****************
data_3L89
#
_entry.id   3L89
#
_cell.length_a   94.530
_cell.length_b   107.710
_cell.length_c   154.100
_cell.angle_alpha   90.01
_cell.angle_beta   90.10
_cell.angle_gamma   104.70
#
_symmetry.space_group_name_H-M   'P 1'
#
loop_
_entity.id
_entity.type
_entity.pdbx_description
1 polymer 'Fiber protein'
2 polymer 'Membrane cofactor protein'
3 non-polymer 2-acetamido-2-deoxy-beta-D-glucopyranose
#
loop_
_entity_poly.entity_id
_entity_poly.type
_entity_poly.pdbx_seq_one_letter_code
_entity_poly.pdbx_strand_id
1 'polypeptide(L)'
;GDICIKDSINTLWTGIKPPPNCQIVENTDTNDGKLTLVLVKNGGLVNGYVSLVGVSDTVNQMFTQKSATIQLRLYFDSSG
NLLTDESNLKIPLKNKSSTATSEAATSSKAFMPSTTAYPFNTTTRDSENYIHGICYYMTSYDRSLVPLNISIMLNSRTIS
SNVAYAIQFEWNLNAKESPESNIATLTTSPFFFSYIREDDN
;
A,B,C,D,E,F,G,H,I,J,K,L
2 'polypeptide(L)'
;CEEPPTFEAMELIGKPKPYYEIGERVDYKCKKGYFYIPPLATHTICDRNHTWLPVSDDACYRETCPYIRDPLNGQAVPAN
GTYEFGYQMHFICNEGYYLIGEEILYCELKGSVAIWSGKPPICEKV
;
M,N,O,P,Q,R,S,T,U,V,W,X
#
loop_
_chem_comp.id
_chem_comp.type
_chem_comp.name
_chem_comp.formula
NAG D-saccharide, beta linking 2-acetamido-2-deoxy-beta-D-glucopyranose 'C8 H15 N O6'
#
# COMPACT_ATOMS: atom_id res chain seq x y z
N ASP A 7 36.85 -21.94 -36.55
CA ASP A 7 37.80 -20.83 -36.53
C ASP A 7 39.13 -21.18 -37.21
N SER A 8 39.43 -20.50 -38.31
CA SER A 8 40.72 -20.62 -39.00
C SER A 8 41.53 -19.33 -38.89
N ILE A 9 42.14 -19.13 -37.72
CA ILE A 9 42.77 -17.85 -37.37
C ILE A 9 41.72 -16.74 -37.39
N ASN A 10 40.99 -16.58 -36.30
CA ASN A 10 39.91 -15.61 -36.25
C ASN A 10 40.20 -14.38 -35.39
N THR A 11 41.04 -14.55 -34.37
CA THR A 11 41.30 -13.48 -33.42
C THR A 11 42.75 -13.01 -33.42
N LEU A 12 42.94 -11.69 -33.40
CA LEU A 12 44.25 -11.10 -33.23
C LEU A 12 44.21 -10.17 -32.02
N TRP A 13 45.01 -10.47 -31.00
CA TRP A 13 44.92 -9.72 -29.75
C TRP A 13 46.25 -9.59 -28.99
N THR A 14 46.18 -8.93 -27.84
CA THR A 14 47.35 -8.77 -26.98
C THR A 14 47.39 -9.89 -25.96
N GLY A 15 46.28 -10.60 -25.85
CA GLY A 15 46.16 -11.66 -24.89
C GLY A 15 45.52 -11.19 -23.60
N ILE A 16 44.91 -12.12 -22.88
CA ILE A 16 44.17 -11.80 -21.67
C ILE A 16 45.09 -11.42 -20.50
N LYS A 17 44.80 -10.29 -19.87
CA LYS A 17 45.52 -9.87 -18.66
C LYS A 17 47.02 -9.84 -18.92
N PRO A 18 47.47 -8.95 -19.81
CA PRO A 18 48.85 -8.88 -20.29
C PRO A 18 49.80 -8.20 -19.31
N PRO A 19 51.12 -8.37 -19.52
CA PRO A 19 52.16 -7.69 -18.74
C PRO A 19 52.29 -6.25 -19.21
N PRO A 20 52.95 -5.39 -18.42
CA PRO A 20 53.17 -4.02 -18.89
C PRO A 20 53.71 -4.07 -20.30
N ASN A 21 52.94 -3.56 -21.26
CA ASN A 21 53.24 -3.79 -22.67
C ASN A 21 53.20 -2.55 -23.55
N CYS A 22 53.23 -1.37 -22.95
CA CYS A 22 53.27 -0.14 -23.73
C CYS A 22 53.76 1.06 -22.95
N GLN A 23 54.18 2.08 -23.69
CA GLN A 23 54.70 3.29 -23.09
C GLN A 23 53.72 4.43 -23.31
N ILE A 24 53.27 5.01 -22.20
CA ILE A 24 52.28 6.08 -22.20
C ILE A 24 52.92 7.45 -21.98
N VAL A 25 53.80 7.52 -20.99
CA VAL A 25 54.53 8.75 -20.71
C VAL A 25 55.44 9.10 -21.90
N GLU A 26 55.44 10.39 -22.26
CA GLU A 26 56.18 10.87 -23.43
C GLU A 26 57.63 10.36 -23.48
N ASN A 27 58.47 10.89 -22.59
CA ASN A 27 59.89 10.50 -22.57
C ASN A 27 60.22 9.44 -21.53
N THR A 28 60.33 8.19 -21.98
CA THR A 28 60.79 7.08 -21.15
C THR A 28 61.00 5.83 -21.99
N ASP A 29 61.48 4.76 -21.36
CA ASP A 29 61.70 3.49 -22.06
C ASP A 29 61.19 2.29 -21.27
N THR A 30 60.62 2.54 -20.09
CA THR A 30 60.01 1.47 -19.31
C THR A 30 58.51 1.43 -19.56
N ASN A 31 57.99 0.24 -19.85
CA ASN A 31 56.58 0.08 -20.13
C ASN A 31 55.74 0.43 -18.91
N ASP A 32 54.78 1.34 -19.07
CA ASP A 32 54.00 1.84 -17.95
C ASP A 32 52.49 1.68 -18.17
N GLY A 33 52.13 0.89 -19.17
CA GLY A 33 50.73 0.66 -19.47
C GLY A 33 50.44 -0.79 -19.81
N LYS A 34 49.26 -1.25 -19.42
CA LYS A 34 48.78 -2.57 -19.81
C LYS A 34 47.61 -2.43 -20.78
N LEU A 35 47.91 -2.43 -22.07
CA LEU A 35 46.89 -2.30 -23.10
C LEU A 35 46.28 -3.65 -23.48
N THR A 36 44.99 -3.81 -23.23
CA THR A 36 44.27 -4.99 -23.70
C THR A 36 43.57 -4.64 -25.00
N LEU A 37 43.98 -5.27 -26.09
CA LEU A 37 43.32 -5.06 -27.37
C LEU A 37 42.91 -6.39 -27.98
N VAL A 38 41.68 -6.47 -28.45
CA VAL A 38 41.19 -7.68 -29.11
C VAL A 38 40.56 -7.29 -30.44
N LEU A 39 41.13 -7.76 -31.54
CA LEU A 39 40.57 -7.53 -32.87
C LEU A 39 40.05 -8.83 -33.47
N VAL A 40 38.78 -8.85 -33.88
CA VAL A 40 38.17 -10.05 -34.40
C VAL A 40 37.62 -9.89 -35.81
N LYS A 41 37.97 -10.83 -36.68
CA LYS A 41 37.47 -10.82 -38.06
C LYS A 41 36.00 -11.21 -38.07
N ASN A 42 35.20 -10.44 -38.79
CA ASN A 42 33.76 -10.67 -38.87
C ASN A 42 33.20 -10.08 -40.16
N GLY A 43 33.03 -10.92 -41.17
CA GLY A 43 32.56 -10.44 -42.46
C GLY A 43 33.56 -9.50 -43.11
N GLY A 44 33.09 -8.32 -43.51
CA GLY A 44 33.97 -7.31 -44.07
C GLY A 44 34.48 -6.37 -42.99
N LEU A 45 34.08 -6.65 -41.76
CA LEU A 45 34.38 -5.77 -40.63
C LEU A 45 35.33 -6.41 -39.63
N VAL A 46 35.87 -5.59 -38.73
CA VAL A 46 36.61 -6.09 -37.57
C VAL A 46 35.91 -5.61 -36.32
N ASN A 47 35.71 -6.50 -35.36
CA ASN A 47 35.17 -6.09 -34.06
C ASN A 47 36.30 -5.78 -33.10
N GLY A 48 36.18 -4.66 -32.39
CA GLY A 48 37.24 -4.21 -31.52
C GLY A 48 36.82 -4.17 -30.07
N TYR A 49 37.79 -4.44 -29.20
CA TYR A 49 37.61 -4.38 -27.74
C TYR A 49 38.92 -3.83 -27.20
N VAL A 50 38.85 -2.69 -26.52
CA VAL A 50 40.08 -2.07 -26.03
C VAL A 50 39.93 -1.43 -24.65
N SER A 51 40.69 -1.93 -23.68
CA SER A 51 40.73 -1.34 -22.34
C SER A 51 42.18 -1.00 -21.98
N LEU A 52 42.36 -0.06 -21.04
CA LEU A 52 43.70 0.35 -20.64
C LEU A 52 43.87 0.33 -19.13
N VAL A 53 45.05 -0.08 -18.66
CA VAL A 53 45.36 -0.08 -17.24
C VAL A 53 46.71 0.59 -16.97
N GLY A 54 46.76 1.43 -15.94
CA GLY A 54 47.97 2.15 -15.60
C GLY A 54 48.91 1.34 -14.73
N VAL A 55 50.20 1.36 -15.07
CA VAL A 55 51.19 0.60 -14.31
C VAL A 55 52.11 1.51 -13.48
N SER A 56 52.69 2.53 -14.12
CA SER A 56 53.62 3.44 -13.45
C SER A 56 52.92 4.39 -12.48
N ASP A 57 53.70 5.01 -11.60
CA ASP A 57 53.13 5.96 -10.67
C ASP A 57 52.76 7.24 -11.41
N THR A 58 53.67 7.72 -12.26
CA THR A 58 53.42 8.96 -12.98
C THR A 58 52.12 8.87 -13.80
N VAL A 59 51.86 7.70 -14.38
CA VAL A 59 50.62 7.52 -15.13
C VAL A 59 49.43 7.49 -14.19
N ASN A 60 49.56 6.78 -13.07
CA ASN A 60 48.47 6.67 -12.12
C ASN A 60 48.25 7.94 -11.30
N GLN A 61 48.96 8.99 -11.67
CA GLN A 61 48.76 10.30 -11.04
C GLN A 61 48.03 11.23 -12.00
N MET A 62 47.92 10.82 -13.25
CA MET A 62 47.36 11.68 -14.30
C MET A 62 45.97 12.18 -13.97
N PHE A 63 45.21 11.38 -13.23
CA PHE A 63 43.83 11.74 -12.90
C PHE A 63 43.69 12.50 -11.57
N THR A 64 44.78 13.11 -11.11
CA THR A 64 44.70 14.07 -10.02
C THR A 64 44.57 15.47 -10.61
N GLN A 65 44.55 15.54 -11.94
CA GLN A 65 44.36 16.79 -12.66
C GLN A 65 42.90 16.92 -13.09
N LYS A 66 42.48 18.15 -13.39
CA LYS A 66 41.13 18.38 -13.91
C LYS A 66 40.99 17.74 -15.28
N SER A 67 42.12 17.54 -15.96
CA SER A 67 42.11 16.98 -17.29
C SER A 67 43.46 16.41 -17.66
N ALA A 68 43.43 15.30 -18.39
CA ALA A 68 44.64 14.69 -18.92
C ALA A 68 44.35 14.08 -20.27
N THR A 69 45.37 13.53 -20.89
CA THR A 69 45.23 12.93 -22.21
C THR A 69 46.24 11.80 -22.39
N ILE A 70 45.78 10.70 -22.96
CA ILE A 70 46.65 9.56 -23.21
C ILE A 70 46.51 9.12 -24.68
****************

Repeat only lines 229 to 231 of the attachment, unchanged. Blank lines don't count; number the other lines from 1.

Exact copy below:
C SER A 67 43.46 16.41 -17.66
N ALA A 68 43.43 15.30 -18.39
CA ALA A 68 44.64 14.69 -18.92